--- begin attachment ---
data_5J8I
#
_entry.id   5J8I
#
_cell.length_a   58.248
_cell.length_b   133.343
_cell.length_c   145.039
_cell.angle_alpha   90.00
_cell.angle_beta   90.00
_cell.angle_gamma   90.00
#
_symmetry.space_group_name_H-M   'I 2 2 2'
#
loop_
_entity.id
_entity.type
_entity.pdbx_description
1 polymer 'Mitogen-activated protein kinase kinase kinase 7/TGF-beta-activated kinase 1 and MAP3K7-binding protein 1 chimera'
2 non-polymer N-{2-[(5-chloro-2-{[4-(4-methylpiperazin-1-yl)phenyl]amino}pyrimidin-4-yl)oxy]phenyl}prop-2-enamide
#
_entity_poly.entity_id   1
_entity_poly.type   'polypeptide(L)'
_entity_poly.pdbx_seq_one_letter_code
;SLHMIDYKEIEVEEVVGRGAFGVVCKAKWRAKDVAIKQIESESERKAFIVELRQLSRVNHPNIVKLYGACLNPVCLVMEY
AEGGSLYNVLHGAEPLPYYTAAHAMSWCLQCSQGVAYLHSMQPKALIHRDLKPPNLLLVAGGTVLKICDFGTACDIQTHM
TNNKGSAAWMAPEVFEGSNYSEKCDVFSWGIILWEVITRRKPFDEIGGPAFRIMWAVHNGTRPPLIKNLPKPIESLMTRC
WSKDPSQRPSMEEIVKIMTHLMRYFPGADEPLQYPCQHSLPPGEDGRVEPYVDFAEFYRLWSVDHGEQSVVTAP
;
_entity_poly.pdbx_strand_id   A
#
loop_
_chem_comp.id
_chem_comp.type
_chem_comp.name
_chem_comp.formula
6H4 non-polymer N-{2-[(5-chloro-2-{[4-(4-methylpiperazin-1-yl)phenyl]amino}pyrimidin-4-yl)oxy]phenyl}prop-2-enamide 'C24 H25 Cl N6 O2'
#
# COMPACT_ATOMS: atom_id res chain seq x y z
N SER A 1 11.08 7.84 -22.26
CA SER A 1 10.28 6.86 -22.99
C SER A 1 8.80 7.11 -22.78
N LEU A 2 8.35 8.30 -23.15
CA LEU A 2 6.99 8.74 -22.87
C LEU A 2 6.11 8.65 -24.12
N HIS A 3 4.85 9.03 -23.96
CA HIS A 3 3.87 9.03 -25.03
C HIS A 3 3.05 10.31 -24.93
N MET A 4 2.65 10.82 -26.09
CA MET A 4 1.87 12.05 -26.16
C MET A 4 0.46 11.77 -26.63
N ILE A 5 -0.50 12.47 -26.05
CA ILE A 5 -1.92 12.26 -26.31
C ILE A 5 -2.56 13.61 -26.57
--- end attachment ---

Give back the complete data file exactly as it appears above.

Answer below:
data_5J8I
#
_entry.id   5J8I
#
_cell.length_a   58.248
_cell.length_b   133.343
_cell.length_c   145.039
_cell.angle_alpha   90.00
_cell.angle_beta   90.00
_cell.angle_gamma   90.00
#
_symmetry.space_group_name_H-M   'I 2 2 2'
#
loop_
_entity.id
_entity.type
_entity.pdbx_description
1 polymer 'Mitogen-activated protein kinase kinase kinase 7/TGF-beta-activated kinase 1 and MAP3K7-binding protein 1 chimera'
2 non-polymer N-{2-[(5-chloro-2-{[4-(4-methylpiperazin-1-yl)phenyl]amino}pyrimidin-4-yl)oxy]phenyl}prop-2-enamide
#
_entity_poly.entity_id   1
_entity_poly.type   'polypeptide(L)'
_entity_poly.pdbx_seq_one_letter_code
;SLHMIDYKEIEVEEVVGRGAFGVVCKAKWRAKDVAIKQIESESERKAFIVELRQLSRVNHPNIVKLYGACLNPVCLVMEY
AEGGSLYNVLHGAEPLPYYTAAHAMSWCLQCSQGVAYLHSMQPKALIHRDLKPPNLLLVAGGTVLKICDFGTACDIQTHM
TNNKGSAAWMAPEVFEGSNYSEKCDVFSWGIILWEVITRRKPFDEIGGPAFRIMWAVHNGTRPPLIKNLPKPIESLMTRC
WSKDPSQRPSMEEIVKIMTHLMRYFPGADEPLQYPCQHSLPPGEDGRVEPYVDFAEFYRLWSVDHGEQSVVTAP
;
_entity_poly.pdbx_strand_id   A
#
loop_
_chem_comp.id
_chem_comp.type
_chem_comp.name
_chem_comp.formula
6H4 non-polymer N-{2-[(5-chloro-2-{[4-(4-methylpiperazin-1-yl)phenyl]amino}pyrimidin-4-yl)oxy]phenyl}prop-2-enamide 'C24 H25 Cl N6 O2'
#
# COMPACT_ATOMS: atom_id res chain seq x y z
N SER A 1 11.08 7.84 -22.26
CA SER A 1 10.28 6.86 -22.99
C SER A 1 8.80 7.11 -22.78
N LEU A 2 8.35 8.30 -23.15
CA LEU A 2 6.99 8.74 -22.87
C LEU A 2 6.11 8.65 -24.12
N HIS A 3 4.85 9.03 -23.96
CA HIS A 3 3.87 9.03 -25.03
C HIS A 3 3.05 10.31 -24.93
N MET A 4 2.65 10.82 -26.09
CA MET A 4 1.87 12.05 -26.16
C MET A 4 0.46 11.77 -26.63
N ILE A 5 -0.50 12.47 -26.05
CA ILE A 5 -1.92 12.26 -26.31
C ILE A 5 -2.56 13.61 -26.57